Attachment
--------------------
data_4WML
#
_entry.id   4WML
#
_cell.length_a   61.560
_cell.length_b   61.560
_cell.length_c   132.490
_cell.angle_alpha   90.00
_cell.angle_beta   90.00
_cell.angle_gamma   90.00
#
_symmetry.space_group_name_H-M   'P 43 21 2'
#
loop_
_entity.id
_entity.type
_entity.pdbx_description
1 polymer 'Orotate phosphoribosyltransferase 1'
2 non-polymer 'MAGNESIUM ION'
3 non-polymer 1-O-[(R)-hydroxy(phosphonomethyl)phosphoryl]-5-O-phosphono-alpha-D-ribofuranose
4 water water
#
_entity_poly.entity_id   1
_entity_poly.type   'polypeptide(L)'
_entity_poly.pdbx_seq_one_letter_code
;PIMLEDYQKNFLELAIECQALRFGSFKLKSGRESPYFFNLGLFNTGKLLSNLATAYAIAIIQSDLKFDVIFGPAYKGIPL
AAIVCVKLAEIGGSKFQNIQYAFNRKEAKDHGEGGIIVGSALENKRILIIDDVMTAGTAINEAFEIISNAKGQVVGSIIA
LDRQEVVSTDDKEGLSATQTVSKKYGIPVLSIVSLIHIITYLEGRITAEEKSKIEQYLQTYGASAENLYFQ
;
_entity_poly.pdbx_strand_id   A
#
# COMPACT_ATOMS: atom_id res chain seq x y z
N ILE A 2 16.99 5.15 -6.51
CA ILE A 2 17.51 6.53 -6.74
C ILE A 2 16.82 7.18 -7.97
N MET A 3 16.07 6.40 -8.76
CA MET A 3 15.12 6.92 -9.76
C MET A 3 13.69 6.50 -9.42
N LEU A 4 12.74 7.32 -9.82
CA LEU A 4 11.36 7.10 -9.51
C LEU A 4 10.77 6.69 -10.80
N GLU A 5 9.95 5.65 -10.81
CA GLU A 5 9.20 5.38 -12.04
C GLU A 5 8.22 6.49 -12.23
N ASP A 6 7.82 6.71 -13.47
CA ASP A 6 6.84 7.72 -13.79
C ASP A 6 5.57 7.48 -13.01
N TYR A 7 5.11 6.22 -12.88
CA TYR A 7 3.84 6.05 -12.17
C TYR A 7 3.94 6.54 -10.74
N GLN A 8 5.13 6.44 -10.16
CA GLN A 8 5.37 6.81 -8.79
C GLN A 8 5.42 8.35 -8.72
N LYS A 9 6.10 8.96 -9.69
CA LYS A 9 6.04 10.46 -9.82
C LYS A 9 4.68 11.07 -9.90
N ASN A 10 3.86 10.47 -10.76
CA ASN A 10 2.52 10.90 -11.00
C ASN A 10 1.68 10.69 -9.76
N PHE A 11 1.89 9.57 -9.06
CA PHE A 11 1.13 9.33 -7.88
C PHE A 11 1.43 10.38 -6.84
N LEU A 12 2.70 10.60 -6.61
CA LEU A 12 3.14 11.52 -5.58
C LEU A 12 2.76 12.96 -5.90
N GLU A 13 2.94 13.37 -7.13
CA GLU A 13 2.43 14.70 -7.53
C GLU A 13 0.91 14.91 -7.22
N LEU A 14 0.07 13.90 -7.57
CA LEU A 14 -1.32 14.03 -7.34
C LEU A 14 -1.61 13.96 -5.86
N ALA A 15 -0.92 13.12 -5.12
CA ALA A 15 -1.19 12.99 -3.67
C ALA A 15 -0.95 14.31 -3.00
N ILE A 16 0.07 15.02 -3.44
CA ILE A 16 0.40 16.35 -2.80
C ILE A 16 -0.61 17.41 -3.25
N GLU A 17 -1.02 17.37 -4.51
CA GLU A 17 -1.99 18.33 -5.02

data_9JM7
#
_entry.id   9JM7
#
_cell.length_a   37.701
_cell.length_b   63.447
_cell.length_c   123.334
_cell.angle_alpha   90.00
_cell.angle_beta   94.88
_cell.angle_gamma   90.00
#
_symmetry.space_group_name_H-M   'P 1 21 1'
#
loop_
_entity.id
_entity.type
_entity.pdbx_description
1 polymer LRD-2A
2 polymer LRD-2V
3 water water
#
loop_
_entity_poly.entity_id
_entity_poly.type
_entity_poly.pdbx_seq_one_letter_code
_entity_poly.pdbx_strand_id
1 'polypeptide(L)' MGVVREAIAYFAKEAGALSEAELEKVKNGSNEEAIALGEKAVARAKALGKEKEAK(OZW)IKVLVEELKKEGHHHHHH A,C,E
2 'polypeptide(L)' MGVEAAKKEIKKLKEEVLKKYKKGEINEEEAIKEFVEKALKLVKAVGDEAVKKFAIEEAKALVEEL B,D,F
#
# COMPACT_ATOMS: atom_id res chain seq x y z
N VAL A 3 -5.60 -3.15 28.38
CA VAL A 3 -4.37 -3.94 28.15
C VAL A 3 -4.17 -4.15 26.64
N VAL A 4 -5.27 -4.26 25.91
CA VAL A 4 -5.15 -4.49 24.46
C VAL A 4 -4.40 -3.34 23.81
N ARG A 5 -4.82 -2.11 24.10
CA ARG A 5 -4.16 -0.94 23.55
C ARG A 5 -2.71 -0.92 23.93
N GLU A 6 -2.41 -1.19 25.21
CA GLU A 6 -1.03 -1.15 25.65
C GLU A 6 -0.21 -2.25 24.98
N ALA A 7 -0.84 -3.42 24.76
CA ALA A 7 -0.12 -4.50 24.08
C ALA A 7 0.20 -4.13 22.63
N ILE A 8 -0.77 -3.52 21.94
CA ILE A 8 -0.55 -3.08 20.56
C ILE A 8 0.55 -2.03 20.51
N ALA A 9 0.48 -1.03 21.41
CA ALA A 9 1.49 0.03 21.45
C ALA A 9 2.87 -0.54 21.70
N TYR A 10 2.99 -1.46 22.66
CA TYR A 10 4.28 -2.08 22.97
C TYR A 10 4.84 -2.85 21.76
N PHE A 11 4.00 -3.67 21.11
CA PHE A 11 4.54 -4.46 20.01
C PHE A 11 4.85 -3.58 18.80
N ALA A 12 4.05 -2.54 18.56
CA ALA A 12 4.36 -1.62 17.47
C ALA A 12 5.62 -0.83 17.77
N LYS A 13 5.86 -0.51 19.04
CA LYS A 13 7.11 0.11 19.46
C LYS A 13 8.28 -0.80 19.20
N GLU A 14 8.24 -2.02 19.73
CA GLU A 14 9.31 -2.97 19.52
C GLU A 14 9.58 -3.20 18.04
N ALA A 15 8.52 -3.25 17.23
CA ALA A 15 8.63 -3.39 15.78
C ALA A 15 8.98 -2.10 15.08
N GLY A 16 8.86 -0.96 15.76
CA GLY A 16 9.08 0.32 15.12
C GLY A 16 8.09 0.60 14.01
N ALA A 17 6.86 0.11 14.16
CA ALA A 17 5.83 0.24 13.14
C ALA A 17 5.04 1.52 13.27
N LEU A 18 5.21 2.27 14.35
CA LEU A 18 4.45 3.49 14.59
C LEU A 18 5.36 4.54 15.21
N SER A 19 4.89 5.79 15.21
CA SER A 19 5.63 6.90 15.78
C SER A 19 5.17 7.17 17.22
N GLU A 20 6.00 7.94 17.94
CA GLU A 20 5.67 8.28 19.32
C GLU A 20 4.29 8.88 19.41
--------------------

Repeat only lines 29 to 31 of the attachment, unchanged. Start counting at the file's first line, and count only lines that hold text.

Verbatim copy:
;
_entity_poly.pdbx_strand_id   A
#